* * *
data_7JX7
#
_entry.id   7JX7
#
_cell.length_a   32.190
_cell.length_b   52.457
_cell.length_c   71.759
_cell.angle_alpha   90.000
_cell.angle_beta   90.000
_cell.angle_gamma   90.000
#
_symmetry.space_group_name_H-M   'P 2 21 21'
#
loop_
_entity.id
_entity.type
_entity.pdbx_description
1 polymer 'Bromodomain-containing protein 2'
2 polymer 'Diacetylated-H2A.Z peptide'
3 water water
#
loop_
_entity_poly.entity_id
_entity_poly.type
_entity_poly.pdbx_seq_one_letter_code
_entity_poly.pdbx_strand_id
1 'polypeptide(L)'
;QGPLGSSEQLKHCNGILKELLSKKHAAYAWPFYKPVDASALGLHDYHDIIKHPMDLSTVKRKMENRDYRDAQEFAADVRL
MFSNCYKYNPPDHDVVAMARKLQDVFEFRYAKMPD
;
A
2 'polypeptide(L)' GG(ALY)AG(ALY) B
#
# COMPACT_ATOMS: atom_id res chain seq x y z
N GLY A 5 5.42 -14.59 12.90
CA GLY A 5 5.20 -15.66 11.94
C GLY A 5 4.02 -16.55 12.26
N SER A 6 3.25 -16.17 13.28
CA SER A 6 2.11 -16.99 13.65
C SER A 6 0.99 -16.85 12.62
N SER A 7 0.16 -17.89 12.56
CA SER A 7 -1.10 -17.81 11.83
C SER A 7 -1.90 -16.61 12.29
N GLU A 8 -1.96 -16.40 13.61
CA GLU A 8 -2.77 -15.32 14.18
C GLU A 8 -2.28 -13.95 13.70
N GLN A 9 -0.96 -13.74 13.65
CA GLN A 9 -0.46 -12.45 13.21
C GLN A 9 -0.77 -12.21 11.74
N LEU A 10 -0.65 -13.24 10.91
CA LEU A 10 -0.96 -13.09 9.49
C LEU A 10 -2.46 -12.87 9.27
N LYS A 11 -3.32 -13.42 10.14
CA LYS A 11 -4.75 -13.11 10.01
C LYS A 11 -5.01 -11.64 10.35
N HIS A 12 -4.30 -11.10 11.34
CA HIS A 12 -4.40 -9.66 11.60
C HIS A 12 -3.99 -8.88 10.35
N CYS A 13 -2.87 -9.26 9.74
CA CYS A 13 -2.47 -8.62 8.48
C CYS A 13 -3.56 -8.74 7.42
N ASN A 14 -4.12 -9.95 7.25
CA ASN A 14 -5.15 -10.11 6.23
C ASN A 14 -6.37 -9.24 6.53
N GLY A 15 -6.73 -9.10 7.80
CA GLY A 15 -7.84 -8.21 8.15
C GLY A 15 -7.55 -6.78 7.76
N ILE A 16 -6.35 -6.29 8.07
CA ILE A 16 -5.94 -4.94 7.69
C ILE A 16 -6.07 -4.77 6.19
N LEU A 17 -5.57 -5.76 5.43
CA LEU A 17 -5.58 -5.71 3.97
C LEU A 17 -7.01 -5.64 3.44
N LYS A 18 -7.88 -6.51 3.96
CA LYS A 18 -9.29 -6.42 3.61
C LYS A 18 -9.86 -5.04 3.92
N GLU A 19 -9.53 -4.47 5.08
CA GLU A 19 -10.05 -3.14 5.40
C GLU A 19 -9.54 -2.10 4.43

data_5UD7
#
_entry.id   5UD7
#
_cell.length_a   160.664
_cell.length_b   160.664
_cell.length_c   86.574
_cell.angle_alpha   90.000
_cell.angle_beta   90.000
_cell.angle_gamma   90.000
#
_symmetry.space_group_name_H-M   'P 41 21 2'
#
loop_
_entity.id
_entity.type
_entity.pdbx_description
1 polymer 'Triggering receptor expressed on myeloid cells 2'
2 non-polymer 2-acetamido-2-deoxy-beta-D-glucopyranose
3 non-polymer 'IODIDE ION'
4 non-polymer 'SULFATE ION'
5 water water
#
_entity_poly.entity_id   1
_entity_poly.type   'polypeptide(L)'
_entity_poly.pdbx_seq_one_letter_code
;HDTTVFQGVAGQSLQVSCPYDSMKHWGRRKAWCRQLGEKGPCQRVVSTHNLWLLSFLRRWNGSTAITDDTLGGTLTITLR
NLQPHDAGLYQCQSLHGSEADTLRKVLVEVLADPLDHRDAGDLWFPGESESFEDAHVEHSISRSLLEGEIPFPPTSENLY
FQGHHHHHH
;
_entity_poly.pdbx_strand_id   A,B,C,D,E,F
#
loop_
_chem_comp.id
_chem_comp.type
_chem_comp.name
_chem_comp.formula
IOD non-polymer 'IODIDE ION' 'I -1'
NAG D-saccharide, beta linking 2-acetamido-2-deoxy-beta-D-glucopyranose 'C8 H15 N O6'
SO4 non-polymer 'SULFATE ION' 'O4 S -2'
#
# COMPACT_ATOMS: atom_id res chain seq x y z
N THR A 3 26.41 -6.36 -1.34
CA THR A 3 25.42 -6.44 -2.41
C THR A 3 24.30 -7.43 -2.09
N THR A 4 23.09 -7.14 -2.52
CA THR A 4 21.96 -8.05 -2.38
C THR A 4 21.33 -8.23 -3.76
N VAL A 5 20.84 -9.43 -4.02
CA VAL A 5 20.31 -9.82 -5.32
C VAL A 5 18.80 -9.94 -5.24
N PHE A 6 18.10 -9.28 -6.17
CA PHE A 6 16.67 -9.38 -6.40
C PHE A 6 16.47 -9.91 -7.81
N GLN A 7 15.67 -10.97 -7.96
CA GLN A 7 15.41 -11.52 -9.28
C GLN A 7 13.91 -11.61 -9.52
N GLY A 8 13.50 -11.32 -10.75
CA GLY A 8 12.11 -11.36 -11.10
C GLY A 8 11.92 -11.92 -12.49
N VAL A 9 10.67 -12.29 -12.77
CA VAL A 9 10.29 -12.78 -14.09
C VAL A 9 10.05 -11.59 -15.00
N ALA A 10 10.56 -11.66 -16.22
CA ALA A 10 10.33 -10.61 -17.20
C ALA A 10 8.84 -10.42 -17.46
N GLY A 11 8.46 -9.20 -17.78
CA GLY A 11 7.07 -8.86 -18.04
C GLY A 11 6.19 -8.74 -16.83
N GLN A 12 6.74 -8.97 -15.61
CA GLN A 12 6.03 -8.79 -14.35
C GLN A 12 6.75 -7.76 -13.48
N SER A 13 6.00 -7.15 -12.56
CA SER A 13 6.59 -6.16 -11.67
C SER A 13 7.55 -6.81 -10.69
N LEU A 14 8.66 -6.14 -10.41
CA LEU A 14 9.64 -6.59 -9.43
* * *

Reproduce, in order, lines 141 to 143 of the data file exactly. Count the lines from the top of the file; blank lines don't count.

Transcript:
CA VAL A 9 10.29 -12.78 -14.09
C VAL A 9 10.05 -11.59 -15.00
N ALA A 10 10.56 -11.66 -16.22